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Published in Modern Athletic Health

When you walk into your grocery store, I’m sure you’ve noticed dozens of items labeled as “organic,” from fruits and vegetables, to meat and dairy, to frozen waffles and peanut butter, and everything in between. You’ve probably also noticed that with that nice “Certified Organic” label comes a pretty big hike in the price, with organic food sometimes priced as high as 25 to 50% more than conventional option (that is, non-organic food cultivated through standard farming practices). Regardless of the added cost, 45% of Americans reported that they will go out of their way to buy organic when possible, and, a pleasant surprise to this researcher, over 50% of younger adults, aged 18 to 29, are choosing organic every opportunity they have, be that in the grocery store, at restaurants, or by going to farmer’s markets.

But with the notable added expense, and sometimes added effort required, why are so many people making the choice to go the organic route? There are a lot of concerns people have reported: pesticides, antibiotics, and hormones added to their foods; a general consensus that conventional foods have fewer vitamins and minerals; concerns about genetically modified organisms (GMOs); environmental worries; the fear of developing cancer or other diseases; the list goes on and on. If I were to address all the concerns voiced by consumers, this would no longer be an article, but an entire book. A series of books, perhaps! So we’re going to narrow it down.

First of all, for the sake of time, I am only going to address the issue of organic food. I am not going to discuss GMOs, as that’s a whole different article (or, again, book, or series of books). And, since I am primarily a healthcare provider, I am only going to directly address the health concerns relating to organic foods, and mostly bypass the environmental piece. It’s a very important aspect, but one we just don’t have time for right now. So I’m going to talk to you about a few important factors (and the science behind them) that you need to know when choosing what kind of food to buy.

Let’s start by talking about produce. The first thing most people think of when considering organic fruits and veggies is the pesticides that are sprayed all over your food. Go organic, avoid toxic chemical agents. Easy peasy. But did you know that organic produce is not pesticide-free? While their usage is closely monitored by governing bodies like the Food and Drug Administration (FDA)  and United States Department of Agriculture (USDA), farmers who conform to “Certified Organic” labeling regulations can still use some pesticides. Pesticides that are made from naturally occurring materials (barring more dangerous toxic ingredients, like arsenic), or even some synthetic substances, if they are blended with natural elements and considered “only very slightly toxic,” can be used on “organic” crops. So pesticides are still used on organic produce, but only mildly toxic ones. But it’s not only about content; it’s about scale. Studies looking into pesticide use on organic produce have shown that, since organic-approved pesticides are more gentle, farmers have to use a lot more of them to keep bugs away than if they were using standard pesticides on conventional crops. When I say a lot more, I mean a lot! Up to 10 times more! Even mildly toxic ingredients become much more concerning as they increase in quantity.

But let’s take a step back  and ask a fairly obvious question: do conventional pesticides actually have negative health effects? Can they make us sick? There are thousands of articles, reports, and studies across the internet with varying answers. But if you exclude all the articles by people with no legitimate scientific background or those with an obvious bias (such as promoting their personal career, like organic farmers writing about the benefits of organic food, or pesticide companies reporting the safety of their products), things become a bit clearer. To summarize: sources ranging from the World Health Organization (WHO) to the National Institute of Health (NIH) have assessed the toxic nature of various pesticides in various forms and found that, on conventional foods, the level of toxicity is not a concern for human consumption in standard volumes. However, most experts also voice a word of caution: because of the complexity and diversity of this topic, from the wide variety of types of pesticides, to quantities used, to individual human health concerns, more research is needed to fully understand the short and long term effects of pesticides on our health.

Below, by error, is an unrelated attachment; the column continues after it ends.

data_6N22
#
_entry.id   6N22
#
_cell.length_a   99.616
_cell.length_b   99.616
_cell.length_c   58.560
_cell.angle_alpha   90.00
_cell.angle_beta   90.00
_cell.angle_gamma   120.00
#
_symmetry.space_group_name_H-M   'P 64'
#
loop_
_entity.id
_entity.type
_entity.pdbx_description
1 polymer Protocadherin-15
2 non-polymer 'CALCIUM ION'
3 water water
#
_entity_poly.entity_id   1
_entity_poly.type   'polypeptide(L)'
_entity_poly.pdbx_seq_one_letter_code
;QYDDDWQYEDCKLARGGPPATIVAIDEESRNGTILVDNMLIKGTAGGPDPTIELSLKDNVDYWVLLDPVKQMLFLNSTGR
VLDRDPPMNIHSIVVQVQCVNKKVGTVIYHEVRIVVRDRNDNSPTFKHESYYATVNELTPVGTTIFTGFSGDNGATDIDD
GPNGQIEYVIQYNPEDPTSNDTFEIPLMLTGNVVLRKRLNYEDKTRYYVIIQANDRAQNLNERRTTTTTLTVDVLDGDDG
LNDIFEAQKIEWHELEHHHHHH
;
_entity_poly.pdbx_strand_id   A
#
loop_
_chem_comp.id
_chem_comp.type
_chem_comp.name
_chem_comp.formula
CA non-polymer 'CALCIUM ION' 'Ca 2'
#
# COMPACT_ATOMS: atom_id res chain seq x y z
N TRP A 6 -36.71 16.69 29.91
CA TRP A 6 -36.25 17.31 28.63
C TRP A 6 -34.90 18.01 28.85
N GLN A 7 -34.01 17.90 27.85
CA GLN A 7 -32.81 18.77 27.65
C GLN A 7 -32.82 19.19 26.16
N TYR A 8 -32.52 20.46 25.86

Another important thing to note is that even pesticides that are very low toxicity when ingested by adults in small quantities on fruits or vegetables can be extremely dangerous when inhaled in large quantities. While, as a consumer, this is not something you would ever have to worry about, the farmers and farmhands who are hired to care for the plants are directly affected by this. Spraying hundreds (or thousands) of gallons of pesticides over acres of produce can cause extreme health problems in those in close proximity. While protective gear is provided, it is not always fully effective. There is also the large concern about the effects of these extremely large quantities of pesticides on the communities surrounding the farms. The airborne poisons can drift into the surrounding areas for children and families to breathe in, unprotected. It can seep into groundwater, affect crops and animals in nearby areas, and create a laundry-list of other concerns. Families living near conventional farms that use large amounts of pesticides report significantly higher rates of cancers and other diseases than those who do not live in conventional farming communities.

Another big concern about organic food has nothing to do with fruits and veggies, and everything to do with meat, eggs, and dairy products. “Organic” in this category of food means that antibiotics and growth-promoting hormones are not administered at any point while raising the animals, the animals are raised in organic pastures and fed only organic grains and feed, and they must also have unrestricted outdoor access. It’s also important to mention that simply adhering to these standards are not enough to be certified as “Organic” -- there is a testing and verification process in place through the USDA to ensure quality. So what’s the problem with hormones and antibiotics?